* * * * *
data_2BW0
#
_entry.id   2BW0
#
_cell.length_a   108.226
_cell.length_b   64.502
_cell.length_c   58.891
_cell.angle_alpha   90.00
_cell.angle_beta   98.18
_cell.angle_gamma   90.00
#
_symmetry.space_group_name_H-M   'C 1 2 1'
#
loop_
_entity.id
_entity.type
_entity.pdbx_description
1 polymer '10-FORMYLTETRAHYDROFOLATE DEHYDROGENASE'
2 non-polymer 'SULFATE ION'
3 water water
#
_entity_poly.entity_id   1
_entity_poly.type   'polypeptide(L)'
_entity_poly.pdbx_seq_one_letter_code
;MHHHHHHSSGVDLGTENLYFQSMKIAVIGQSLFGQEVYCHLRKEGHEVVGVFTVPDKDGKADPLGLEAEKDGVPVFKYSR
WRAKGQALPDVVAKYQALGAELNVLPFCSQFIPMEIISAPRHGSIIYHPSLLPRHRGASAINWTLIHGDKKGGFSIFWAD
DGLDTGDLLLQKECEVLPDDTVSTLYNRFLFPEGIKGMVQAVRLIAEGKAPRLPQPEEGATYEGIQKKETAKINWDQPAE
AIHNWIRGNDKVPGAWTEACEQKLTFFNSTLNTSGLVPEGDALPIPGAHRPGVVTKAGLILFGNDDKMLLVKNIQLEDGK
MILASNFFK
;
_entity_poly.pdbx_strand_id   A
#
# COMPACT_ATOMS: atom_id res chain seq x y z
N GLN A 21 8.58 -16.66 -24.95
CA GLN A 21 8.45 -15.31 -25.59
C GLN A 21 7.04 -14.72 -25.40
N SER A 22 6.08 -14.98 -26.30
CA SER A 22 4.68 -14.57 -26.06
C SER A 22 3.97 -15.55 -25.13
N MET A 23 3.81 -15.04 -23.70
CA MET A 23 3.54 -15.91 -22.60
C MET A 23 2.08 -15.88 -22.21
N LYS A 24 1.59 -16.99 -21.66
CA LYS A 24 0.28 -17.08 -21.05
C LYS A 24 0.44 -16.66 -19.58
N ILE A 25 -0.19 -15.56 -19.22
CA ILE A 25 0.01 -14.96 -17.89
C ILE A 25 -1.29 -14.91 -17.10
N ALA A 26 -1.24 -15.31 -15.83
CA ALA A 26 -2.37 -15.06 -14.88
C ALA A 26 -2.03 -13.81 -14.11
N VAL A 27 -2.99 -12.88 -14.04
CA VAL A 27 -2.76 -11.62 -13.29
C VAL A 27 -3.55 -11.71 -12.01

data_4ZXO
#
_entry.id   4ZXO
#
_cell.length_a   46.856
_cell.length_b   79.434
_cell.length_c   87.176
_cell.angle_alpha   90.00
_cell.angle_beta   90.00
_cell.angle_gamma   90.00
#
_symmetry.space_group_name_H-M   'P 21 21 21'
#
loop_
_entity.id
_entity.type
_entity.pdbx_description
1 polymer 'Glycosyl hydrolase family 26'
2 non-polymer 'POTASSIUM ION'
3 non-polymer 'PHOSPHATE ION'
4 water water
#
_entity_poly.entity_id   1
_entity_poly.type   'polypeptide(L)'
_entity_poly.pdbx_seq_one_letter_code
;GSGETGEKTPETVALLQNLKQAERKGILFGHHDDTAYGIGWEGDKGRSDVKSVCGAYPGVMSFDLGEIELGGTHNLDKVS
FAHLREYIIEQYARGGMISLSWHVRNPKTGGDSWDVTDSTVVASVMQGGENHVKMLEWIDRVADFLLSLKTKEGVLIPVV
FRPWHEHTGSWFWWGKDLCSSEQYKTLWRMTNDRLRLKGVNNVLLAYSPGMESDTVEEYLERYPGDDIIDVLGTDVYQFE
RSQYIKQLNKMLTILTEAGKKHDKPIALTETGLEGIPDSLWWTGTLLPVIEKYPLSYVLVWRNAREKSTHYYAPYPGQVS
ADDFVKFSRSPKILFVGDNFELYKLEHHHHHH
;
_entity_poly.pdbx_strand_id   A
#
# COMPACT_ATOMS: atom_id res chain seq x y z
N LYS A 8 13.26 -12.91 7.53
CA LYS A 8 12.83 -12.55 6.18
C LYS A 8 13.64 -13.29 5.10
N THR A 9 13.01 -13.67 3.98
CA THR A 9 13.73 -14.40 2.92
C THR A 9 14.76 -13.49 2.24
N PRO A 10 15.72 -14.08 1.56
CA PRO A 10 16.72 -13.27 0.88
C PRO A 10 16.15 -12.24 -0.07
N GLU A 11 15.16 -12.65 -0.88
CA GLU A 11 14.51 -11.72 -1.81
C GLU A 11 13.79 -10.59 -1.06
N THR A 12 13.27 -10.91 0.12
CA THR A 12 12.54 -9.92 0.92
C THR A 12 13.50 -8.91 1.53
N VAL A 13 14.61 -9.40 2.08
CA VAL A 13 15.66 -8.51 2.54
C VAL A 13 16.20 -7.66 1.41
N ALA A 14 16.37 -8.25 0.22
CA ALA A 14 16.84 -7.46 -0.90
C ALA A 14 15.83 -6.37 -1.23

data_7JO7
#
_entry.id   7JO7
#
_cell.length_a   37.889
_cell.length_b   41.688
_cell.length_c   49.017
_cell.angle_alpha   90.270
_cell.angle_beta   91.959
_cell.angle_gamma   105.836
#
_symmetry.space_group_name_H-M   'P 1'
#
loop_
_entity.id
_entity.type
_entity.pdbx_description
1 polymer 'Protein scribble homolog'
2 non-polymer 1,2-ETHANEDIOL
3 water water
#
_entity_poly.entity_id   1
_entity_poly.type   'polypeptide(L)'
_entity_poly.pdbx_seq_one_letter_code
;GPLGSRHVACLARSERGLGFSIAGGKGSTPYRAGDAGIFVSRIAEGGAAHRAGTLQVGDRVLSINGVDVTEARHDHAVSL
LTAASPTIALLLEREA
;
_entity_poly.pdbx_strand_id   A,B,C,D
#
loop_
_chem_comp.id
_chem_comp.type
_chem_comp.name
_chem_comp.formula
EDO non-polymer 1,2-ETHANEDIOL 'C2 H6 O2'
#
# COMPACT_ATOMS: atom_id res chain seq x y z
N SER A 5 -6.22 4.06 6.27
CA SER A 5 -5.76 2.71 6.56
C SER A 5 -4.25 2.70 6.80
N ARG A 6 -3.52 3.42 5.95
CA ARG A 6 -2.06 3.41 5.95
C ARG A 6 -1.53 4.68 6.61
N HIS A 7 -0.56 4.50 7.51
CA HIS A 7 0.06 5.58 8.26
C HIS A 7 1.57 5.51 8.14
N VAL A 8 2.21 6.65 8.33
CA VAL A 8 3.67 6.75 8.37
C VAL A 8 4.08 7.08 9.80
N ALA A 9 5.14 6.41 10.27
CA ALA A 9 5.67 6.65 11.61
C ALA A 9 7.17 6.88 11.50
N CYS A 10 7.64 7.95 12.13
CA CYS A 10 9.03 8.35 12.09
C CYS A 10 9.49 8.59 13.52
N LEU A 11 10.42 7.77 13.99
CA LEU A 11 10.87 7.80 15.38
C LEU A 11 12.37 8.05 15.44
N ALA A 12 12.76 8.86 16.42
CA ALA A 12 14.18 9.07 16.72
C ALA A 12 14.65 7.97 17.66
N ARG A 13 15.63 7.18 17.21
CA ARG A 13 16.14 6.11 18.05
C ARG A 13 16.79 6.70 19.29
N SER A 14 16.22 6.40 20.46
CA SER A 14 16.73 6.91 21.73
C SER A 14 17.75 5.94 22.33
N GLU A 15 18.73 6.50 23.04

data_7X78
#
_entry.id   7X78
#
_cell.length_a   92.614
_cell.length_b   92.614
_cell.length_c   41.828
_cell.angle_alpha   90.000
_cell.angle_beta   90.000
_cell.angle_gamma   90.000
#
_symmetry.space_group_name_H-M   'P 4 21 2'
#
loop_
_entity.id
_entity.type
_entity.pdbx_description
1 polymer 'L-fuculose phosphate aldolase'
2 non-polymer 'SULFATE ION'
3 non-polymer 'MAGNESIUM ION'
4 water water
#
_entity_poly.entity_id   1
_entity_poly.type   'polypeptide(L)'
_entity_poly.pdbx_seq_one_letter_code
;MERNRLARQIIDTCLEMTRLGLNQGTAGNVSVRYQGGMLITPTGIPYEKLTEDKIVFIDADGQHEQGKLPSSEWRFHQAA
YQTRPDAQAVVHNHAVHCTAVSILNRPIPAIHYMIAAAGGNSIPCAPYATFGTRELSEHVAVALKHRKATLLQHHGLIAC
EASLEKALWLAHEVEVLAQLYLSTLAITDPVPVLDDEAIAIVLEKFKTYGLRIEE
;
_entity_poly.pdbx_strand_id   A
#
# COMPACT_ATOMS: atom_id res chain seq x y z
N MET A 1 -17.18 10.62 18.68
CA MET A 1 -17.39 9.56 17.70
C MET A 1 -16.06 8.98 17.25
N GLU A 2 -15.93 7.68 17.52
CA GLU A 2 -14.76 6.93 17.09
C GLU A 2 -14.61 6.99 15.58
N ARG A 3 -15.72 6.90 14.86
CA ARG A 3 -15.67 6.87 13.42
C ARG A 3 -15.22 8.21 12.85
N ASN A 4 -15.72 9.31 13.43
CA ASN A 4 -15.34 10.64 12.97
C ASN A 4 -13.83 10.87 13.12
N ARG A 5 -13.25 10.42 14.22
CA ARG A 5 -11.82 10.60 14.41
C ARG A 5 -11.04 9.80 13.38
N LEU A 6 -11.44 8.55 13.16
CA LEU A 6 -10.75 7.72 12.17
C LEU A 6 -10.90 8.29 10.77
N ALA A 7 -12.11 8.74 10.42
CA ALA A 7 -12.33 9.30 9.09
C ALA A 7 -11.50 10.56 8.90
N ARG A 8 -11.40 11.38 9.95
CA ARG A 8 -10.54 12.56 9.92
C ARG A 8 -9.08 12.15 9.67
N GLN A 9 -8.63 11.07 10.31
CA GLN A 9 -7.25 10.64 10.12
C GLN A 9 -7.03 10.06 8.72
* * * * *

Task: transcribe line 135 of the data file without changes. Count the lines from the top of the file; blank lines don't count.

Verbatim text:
LTAASPTIALLLEREA